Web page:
Picasso and Music

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Three Musicians by Picasso 

After a day at the Metropolitan Museum of Art in New York, mostly spent in the special Picasso exhibit (the largest ever), I was virtually blinded by “the embarrassment of riches” he left to the world. The chronological exhibit of his works gave cohesion to his life and his many artistic periods, and one is struck by the recurring subjects that appear throughout his works, like themes and variations. He obviously loved women, music, bulls, acrobats and harlequins. On my long walk home from the Museum on 82nd to my hotel on 49th (whew!),  I had time to ponder his relationship with music. Although music and musicians played a thematic role in many works, Picasso himself denied that music was a real influence. While he apparently enjoyed folk and contemporary music, and particularly the Catalan music of his youth, he never had any musical training and was less informed about classical music. (Read about Picasso’s musical background). His fascination with music and musicians as a theme in his work tells another story. Read about music in the art of Picasso and enjoy some of his “musical” paintings and drawings.

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Picasso’s drawing of Stravinsky

                          Picasso and the Ballet Russes

In Paris Picasso was intimately involved with Diaghilev’s Ballet Russes, designing sets, costumes, and curtains.  He even traveled with the ballet, and married the young Olga Koklova, a dancer with the Ballet Russes. He collaborated with the most innovative composers, musicians, writers, choreographers, and dancers of the era. Diaghilev’s groundbreaking productions (most notably Stravinsky’s Rite of Spring in 1913) excited, shocked, and often enraged the public by the breaking of all classical bounds. Picasso energetically contributed to that avant garde French revolution in the arts that revolved around the Ballet Russes. His musical collaborations included:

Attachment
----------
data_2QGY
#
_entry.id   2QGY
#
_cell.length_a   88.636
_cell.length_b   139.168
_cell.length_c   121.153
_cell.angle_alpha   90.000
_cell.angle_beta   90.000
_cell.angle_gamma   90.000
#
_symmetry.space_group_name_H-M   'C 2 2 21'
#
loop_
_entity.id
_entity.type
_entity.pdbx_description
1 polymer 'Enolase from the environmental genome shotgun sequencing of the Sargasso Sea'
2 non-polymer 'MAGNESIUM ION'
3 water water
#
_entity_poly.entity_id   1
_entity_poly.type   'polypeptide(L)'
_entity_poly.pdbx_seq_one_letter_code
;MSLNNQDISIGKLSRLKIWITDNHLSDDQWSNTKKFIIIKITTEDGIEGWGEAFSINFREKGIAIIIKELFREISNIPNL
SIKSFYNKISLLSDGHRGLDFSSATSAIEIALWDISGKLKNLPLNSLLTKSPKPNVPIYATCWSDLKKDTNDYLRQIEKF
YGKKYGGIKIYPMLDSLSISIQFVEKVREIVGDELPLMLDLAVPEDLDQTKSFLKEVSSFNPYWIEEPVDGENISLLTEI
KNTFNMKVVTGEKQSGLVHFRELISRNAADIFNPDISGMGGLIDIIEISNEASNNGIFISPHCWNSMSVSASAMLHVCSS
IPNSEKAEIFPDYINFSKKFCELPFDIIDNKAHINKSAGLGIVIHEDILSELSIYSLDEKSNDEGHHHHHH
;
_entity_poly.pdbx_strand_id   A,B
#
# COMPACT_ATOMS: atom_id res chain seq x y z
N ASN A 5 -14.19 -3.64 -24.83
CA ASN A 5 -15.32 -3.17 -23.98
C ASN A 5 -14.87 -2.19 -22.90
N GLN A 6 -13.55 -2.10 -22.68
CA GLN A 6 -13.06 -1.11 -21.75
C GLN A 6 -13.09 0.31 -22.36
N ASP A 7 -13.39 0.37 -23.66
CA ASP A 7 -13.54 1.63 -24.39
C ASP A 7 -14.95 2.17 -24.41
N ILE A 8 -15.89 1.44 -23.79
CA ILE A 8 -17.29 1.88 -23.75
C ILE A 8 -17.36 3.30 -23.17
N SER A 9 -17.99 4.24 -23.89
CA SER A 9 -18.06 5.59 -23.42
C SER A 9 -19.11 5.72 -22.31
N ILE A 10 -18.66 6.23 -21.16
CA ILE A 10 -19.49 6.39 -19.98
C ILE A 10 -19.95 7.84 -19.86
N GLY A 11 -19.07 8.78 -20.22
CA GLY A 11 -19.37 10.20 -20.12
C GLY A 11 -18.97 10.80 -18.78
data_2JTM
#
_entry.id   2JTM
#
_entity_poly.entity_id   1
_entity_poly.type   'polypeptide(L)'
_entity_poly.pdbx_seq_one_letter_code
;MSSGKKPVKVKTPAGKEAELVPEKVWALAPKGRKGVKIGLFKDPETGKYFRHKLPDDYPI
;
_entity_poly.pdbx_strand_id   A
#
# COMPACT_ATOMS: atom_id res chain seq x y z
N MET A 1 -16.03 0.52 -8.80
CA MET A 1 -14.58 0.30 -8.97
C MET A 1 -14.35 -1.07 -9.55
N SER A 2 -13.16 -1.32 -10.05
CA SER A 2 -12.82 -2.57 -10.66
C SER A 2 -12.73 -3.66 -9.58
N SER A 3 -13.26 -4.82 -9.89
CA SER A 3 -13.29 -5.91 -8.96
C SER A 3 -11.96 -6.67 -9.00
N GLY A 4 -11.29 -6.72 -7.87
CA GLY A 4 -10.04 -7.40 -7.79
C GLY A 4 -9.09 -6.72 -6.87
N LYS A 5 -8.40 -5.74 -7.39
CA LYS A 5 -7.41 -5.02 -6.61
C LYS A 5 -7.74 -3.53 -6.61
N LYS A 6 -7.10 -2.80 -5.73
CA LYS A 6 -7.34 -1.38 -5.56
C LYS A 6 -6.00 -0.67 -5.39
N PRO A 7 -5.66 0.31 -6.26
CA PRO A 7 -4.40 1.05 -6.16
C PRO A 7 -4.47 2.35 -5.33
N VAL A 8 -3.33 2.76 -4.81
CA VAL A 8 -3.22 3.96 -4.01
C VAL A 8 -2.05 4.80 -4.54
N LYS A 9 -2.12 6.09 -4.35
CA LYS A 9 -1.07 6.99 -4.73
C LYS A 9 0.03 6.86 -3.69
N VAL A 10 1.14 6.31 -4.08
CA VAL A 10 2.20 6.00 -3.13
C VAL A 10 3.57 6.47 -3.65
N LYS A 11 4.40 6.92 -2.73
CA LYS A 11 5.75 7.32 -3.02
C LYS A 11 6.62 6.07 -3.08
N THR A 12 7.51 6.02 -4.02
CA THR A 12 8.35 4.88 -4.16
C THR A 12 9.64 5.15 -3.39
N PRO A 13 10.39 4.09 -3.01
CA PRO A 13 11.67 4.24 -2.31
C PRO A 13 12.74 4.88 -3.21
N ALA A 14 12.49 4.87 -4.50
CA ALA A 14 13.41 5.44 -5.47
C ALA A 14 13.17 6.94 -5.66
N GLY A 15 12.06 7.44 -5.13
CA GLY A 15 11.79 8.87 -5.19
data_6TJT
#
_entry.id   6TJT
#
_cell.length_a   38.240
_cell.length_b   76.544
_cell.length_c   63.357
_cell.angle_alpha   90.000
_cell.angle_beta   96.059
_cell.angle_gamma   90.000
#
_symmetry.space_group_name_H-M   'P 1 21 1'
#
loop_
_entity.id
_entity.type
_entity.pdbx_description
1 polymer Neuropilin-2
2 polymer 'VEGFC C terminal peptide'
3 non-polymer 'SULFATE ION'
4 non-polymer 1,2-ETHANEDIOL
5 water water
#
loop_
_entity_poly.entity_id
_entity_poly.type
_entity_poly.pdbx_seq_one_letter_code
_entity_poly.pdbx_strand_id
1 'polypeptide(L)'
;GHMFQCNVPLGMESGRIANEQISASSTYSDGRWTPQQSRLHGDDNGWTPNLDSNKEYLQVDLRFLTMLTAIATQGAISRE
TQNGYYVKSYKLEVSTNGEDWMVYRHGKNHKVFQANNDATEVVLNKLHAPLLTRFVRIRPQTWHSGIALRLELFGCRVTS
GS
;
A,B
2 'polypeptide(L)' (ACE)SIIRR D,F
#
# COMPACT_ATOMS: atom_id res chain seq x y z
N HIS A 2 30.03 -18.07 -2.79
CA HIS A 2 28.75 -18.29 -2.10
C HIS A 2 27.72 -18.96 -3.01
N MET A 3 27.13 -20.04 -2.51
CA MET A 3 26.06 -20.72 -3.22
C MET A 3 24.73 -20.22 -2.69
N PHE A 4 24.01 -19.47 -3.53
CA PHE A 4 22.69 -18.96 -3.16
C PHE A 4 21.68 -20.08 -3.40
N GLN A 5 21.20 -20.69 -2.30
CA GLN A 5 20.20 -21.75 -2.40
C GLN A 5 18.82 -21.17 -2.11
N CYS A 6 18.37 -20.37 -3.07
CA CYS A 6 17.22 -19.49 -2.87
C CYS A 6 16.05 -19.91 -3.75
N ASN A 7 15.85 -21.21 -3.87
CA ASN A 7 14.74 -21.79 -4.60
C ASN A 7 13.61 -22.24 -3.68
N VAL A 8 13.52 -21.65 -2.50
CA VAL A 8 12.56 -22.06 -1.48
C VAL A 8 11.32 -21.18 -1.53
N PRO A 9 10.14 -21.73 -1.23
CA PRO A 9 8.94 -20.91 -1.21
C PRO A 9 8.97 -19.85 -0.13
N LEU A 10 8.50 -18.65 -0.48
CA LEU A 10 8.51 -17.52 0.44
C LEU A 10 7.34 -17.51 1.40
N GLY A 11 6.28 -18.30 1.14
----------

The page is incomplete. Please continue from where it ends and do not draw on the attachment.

1917  Parade by Eric Satie with Jean Cocteau (Picasso’s sets, costumes, and curtain introduced Cubism for the first time ever in a ballet)

1919  El Sombrero de Tres Picos by Manuel de Falla

1920  Pulchinella by Stravinksky

1924  Le train blue by Milhaud

1927 Mercure  by Satie

So, even though he denied that music affected his art in any significant way, Picasso’s intimate involvement in the Parisian musical scene, his friendships with musicians, collaborations with the Ballet Russes, his marriage to a ballerina, and his recurring fascination with music and musicians in his art, make me think Picasso knew a thing or two about music. You can’t walk through that powerful retrospective exhibit at the Met without coming to that conclusion. An artist who collaborated so magnificently with the theatrical world of ballet had to understand  the raw bones of music and dance: rhythm, movement,  and emotion. And does anyone doubt that?

One Response to Picasso and Music

  1. Interesting post. I also heard once that Picasso avoided visiting museums, although the influence of many classic great masters he studied during his formative years (like El Greco) were clear, and he obviously had a lot of contact with his painter contemporaries (they say his minotaur theme came from his contact with the surrealists who often used it as their symbol.) He never took a side during any of the wars, including the Spanish Civil War, which people said had more to do with cowardice than principles.

    It looks to me like he didn’t like being bound by anything– neither in his personal nor painterly life. Maybe denying that music was an influence was just another way of maintaining his renegade persona…?

    You’ve inspired me to read a Picasso biography that I’ve had sitting on my shelf for a while!

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